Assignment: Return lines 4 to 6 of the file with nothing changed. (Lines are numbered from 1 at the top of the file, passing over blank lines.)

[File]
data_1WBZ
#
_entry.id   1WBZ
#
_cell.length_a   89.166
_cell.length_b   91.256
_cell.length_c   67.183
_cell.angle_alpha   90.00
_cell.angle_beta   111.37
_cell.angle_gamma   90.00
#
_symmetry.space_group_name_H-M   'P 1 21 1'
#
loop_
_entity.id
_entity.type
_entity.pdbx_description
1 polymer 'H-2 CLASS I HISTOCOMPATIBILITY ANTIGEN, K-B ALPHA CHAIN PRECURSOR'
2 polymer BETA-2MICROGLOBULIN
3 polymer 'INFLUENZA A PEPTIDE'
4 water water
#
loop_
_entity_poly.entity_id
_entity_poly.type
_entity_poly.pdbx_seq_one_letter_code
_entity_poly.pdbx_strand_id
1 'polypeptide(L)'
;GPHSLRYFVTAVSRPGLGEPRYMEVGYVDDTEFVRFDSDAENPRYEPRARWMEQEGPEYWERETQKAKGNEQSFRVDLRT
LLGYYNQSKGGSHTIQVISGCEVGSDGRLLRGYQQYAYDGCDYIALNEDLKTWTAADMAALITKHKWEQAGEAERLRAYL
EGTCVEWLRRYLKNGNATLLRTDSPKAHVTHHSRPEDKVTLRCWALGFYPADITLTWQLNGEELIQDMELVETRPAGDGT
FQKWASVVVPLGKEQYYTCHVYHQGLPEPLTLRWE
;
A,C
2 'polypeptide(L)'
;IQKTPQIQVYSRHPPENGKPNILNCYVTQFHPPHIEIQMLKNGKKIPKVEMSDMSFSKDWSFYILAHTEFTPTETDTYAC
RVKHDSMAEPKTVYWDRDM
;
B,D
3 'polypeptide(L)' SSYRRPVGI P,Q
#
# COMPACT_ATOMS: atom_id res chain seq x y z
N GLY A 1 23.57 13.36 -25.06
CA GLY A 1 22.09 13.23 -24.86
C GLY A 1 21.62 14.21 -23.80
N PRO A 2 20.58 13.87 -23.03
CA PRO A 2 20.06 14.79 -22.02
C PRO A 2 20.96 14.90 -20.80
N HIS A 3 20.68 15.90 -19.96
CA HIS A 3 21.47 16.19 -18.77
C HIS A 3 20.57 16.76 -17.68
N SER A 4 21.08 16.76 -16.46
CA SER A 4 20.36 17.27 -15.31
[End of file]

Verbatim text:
#
_cell.length_a   89.166
_cell.length_b   91.256